Ideas that genuinely change behaviour have always had cultural impact – from Guinness surfing its way into a never-ending stream of I Love The ’90s-style clip shows to Jaws nearly destroying a nascent scuba-diving industry in 1975, great ideas and stories have the power to change culture on a fundamental level.
So that’s what we do. We come up with stuff that has an impact on culture because that impact leads to commercial success quicker, more cheaply and better.
At a glance
Principals Dan Shute, managing partner; Ed Warren, strategic and creative partner; Ben Middleton, creative partner; Stu Outhwaite, creative partner
Tell us your favourite smartphone apps Madden NFL Mobile, Crossy Road or, possibly, Moment – an app that tells you exactly how much time you’re wasting on your smartphone
What’s the biggest issue for marketers? That nobody really cares about marketing
At Creature, we believe that the traditional agency animal is now poorly adapted to the modern landscape; we think it’s time for a new Creature.
(Sorry. To traditional agencies. Not for the pun. We love a pun.)
Start with the problem
Einstein once said: "If I had one hour to save the world, I’d spend 55 minutes defining the problem and five minutes defining the solution." If Einstein had been running a big network agency, he might well have added: "But, let’s be honest, that solution will almost certainly involve a TV spot because I’ve got 25 TV producers, and sushi and Chardonnay don’t pay for themselves."
(We’re kidding, obviously. Einstein would have been a digital guy and he would have said the same, only about mobile apps, developers and Red Bull/Monster Munch.)
Because all our production is outsourced (that’s right, procurement people – ALL OF IT), we are free to focus on the problem first and then worry about the best way to solve it.
From full service to all the services
We don’t believe "full service" is the future; when everything’s sitting under one roof, your job becomes selling those services rather than solving your client’s problem. We are our clients’ strategic and creative partners, working out what the best thing to do is (without worrying about our sushi/Monster Munch bill), and then leading a team of agencies and specialists to deliver it – whatever "it" may be.
It may sound wanky, but we think conceiving an integrating thought that sits behind everything is much more powerful (and fun, and efficient) than doing everything in the same building, which is what integrated often ends up meaning.
We’re not collaborative
That "partner" word is important. Traditional thinking teaches us to keep the client out of the creative process because they will only fuck it up, right? Stupid clients. But (sound the revelation siren) good clients tend not to be stupid, and the best work comes from mutual trust and respect.
So, no, we are not collaborative; we just work together. Clients sit in our creative reviews, tissue sessions are working sessions… There are good brains in marketing departments, and we would be idiots not to use them. We will take "shared eureka" moments over "ta-da!" moments any day of the week.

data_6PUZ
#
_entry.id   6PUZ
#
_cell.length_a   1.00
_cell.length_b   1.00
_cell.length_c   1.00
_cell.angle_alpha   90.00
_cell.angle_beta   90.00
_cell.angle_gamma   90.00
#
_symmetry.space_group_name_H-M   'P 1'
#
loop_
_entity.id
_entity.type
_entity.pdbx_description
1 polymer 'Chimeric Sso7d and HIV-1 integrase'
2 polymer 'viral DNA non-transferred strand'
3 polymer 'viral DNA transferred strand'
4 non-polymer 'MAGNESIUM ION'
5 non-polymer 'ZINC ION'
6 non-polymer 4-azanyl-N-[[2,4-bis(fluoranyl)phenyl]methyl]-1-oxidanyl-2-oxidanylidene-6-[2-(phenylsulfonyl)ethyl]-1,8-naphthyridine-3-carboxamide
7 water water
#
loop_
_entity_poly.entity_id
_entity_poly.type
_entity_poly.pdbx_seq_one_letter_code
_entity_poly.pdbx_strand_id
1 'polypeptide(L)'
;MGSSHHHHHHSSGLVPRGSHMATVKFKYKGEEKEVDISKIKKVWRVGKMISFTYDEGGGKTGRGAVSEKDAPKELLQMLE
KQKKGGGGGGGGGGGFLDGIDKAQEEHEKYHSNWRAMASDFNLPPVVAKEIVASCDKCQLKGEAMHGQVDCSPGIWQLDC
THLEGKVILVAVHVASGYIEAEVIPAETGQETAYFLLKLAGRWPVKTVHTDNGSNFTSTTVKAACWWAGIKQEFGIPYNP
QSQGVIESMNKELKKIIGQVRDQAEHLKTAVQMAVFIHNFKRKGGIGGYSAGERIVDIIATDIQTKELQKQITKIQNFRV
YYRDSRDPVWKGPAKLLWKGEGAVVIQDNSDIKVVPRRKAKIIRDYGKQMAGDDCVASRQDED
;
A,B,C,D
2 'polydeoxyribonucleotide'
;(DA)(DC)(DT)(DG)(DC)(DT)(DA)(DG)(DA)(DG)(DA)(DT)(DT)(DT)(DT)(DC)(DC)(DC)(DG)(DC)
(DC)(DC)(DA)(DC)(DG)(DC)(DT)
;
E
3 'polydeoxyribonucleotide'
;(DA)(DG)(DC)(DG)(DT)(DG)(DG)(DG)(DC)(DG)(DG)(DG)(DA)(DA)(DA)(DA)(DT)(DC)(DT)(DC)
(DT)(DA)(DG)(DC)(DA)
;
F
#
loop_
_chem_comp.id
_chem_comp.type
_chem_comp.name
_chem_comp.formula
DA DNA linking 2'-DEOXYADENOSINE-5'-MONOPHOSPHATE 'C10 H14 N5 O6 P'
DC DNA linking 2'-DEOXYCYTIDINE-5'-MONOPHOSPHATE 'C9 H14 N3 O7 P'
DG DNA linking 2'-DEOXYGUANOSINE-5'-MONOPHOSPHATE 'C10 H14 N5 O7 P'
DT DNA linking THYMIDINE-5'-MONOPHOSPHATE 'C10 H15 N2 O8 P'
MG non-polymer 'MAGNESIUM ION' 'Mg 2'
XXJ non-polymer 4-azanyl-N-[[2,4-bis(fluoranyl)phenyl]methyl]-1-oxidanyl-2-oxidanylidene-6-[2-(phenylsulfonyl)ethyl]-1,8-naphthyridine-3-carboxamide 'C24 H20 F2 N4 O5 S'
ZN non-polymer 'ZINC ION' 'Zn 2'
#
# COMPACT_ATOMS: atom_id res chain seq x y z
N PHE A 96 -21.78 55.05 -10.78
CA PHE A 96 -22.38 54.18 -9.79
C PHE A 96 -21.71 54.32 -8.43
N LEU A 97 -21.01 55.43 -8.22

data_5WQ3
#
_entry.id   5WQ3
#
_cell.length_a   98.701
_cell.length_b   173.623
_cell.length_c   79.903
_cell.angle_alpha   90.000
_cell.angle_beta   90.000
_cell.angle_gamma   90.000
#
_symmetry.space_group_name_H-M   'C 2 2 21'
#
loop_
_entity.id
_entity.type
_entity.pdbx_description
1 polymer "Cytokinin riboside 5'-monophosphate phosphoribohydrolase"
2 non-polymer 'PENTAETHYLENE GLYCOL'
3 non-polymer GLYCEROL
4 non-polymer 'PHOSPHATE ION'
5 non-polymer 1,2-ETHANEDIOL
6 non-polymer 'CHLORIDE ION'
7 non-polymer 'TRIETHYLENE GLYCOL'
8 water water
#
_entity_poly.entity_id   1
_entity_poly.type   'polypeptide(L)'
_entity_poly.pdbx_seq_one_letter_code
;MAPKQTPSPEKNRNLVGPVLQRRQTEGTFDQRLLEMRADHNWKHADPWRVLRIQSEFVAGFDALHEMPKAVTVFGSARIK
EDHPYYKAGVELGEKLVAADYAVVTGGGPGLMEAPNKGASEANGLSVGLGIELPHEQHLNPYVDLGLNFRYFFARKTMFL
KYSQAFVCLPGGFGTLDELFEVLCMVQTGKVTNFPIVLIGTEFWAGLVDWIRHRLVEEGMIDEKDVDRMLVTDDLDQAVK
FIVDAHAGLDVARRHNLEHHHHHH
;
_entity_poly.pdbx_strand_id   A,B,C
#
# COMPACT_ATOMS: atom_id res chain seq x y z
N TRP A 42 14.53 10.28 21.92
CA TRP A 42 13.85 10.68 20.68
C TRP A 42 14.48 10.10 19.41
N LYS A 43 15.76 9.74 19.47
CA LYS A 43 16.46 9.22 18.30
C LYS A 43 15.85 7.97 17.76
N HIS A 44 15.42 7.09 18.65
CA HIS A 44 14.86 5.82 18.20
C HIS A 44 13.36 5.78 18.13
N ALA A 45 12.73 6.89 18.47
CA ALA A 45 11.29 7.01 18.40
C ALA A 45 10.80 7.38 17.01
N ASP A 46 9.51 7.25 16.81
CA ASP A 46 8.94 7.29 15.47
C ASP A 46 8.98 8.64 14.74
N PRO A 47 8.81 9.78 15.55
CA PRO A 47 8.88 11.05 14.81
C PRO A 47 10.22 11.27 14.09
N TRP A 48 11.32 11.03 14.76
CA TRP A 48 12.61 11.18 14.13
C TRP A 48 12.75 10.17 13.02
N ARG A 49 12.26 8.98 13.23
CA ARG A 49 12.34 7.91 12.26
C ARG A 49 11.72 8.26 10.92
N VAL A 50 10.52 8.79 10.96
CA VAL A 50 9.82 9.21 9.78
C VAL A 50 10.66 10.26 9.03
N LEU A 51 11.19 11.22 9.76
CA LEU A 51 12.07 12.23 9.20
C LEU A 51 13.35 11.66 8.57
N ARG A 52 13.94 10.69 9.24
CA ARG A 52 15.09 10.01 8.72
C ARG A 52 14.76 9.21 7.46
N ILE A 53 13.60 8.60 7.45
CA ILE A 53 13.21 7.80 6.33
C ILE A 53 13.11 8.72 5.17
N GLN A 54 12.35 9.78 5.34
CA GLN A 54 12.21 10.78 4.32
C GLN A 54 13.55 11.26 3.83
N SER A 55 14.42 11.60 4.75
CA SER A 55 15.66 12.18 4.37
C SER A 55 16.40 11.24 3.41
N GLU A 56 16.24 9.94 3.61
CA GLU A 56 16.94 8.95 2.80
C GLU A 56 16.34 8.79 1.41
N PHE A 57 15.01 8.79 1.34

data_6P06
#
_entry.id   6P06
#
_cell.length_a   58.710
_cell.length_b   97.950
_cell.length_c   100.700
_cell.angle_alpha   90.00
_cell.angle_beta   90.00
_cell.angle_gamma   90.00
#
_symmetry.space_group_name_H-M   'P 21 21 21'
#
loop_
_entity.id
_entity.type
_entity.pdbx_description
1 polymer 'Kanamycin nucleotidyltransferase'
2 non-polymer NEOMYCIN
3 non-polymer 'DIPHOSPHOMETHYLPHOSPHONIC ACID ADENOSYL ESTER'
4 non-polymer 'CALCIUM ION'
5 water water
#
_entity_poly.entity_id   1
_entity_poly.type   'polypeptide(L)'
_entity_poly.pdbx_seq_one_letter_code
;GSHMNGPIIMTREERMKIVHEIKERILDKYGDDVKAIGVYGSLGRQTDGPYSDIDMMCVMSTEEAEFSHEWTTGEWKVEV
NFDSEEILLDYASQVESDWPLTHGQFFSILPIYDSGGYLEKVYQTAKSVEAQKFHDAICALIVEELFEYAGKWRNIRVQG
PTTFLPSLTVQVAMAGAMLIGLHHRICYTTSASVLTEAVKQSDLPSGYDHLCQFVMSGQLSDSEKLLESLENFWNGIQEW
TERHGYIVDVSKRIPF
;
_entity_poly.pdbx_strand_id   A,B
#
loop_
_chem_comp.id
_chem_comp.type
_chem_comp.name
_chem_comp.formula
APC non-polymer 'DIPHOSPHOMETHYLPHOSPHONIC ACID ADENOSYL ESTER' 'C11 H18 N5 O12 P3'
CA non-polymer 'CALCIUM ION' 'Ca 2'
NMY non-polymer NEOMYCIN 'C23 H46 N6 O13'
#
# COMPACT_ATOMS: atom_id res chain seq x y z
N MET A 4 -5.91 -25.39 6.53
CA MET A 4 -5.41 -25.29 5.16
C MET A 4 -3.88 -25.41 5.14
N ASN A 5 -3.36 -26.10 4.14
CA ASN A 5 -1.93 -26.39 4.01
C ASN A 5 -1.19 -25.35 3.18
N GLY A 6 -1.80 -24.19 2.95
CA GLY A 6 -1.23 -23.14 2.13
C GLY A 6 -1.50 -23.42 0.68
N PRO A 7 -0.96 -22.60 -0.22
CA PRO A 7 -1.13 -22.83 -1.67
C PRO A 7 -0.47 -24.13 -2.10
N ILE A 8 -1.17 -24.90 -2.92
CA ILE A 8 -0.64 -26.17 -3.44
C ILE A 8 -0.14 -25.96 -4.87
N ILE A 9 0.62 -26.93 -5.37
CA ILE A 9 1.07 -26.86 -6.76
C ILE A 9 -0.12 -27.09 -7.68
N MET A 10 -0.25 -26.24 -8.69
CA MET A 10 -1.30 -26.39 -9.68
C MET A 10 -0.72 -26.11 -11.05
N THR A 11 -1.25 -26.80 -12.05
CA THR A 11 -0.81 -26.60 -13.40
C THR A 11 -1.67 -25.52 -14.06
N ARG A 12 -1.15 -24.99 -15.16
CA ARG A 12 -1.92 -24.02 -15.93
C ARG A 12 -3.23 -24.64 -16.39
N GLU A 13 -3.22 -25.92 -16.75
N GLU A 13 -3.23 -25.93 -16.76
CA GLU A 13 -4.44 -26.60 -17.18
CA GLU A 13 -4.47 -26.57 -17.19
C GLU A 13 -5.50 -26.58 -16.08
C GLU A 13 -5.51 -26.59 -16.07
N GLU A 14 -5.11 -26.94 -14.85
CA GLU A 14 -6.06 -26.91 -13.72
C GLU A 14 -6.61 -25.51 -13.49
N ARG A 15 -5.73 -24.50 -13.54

Of course we make stuff
Smart, rich ideas are brilliant – but ideas will only get you so far. At some point, you have got to put your money where your mouth is and make something. And that’s where our network comes in.
Without people to make stuff, we are just a bunch of idiots ideating in Shoreditch; fortunately, since the day we opened our doors (and, arguably, for years before), we have been proactively building a network of people who are best-in-class at doing stuff – whether that is making a TV ad, building a website, producing a play or getting Underworld on stage at Abbey Road Studios for Carling. Best-in-class craftspeople don’t work in agencies; because working in an agency means working on OK stuff with a high margin, waiting for the perfect opportunity to come along. The best craftspeople are out in the world, working on the perfect opportunity all the time: we work with them.
Being creative is a privilege
If we are going to call ourselves a creative company, we have to earn that title – real creativity needs to be proactive as well as reactive. To put it another way, we shouldn’t need a creative brief to come up with something brilliant.
We like to think of Creature in three ways: as an agency to our clients; as an agent to great ideas we encounter through our network; and as the author of things we just make for us. The three As, if you will. (You have to have a three-letter acronym if you want to be an ad agency, otherwise the bigger boys won’t let you in the club.)
A new Creature
To put it in human-speak, we’re here to make things that people want to talk about, whether that means great ads, great campaigns or something else entirely. Whatever we make, cultural impact is the intention.
Ed Warren is the strategic and creative partner and Dan Shute is the managing partner at Creature of London